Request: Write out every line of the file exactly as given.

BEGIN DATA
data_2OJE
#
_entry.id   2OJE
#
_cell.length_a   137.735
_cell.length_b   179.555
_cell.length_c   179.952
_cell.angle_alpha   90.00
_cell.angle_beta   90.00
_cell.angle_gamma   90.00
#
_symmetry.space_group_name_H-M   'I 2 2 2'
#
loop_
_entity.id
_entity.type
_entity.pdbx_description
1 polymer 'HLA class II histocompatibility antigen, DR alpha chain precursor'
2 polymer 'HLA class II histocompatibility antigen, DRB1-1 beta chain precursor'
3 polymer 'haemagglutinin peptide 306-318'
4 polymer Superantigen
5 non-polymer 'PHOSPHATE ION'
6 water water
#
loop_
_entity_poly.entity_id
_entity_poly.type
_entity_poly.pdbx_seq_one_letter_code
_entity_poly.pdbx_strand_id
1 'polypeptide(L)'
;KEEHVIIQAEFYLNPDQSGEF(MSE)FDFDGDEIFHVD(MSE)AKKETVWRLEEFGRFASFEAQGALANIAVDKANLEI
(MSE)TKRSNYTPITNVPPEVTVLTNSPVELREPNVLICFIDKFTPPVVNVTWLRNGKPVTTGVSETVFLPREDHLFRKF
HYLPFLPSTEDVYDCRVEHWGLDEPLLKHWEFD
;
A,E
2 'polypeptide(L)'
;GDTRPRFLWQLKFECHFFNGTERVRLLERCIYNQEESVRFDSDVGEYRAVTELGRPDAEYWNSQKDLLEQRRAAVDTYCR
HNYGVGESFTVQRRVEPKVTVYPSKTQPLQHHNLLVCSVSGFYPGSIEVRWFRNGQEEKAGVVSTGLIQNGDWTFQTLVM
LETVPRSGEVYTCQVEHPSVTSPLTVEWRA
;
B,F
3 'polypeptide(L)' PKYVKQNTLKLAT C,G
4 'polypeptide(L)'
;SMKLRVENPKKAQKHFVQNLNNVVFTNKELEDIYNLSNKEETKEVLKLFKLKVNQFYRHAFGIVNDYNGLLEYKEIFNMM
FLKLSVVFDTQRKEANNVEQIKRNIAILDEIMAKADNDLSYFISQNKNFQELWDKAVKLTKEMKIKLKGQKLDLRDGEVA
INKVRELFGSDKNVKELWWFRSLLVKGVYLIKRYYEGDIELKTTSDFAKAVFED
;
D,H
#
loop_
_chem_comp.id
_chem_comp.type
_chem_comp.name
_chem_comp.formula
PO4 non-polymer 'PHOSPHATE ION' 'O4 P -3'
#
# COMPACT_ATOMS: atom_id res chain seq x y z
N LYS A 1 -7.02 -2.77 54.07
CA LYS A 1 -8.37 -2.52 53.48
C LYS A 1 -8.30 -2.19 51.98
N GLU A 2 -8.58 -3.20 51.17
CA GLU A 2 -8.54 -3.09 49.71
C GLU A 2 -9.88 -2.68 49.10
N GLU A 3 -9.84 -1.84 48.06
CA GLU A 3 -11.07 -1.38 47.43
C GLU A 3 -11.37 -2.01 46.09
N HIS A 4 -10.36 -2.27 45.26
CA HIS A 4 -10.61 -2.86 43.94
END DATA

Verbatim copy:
data_2OJE
#
_entry.id   2OJE
#
_cell.length_a   137.735
_cell.length_b   179.555
_cell.length_c   179.952
_cell.angle_alpha   90.00
_cell.angle_beta   90.00
_cell.angle_gamma   90.00
#
_symmetry.space_group_name_H-M   'I 2 2 2'
#
loop_
_entity.id
_entity.type
_entity.pdbx_description
1 polymer 'HLA class II histocompatibility antigen, DR alpha chain precursor'
2 polymer 'HLA class II histocompatibility antigen, DRB1-1 beta chain precursor'
3 polymer 'haemagglutinin peptide 306-318'
4 polymer Superantigen
5 non-polymer 'PHOSPHATE ION'
6 water water
#
loop_
_entity_poly.entity_id
_entity_poly.type
_entity_poly.pdbx_seq_one_letter_code
_entity_poly.pdbx_strand_id
1 'polypeptide(L)'
;KEEHVIIQAEFYLNPDQSGEF(MSE)FDFDGDEIFHVD(MSE)AKKETVWRLEEFGRFASFEAQGALANIAVDKANLEI
(MSE)TKRSNYTPITNVPPEVTVLTNSPVELREPNVLICFIDKFTPPVVNVTWLRNGKPVTTGVSETVFLPREDHLFRKF
HYLPFLPSTEDVYDCRVEHWGLDEPLLKHWEFD
;
A,E
2 'polypeptide(L)'
;GDTRPRFLWQLKFECHFFNGTERVRLLERCIYNQEESVRFDSDVGEYRAVTELGRPDAEYWNSQKDLLEQRRAAVDTYCR
HNYGVGESFTVQRRVEPKVTVYPSKTQPLQHHNLLVCSVSGFYPGSIEVRWFRNGQEEKAGVVSTGLIQNGDWTFQTLVM
LETVPRSGEVYTCQVEHPSVTSPLTVEWRA
;
B,F
3 'polypeptide(L)' PKYVKQNTLKLAT C,G
4 'polypeptide(L)'
;SMKLRVENPKKAQKHFVQNLNNVVFTNKELEDIYNLSNKEETKEVLKLFKLKVNQFYRHAFGIVNDYNGLLEYKEIFNMM
FLKLSVVFDTQRKEANNVEQIKRNIAILDEIMAKADNDLSYFISQNKNFQELWDKAVKLTKEMKIKLKGQKLDLRDGEVA
INKVRELFGSDKNVKELWWFRSLLVKGVYLIKRYYEGDIELKTTSDFAKAVFED
;
D,H
#
loop_
_chem_comp.id
_chem_comp.type
_chem_comp.name
_chem_comp.formula
PO4 non-polymer 'PHOSPHATE ION' 'O4 P -3'
#
# COMPACT_ATOMS: atom_id res chain seq x y z
N LYS A 1 -7.02 -2.77 54.07
CA LYS A 1 -8.37 -2.52 53.48
C LYS A 1 -8.30 -2.19 51.98
N GLU A 2 -8.58 -3.20 51.17
CA GLU A 2 -8.54 -3.09 49.71
C GLU A 2 -9.88 -2.68 49.10
N GLU A 3 -9.84 -1.84 48.06
CA GLU A 3 -11.07 -1.38 47.43
C GLU A 3 -11.37 -2.01 46.09
N HIS A 4 -10.36 -2.27 45.26
CA HIS A 4 -10.61 -2.86 43.94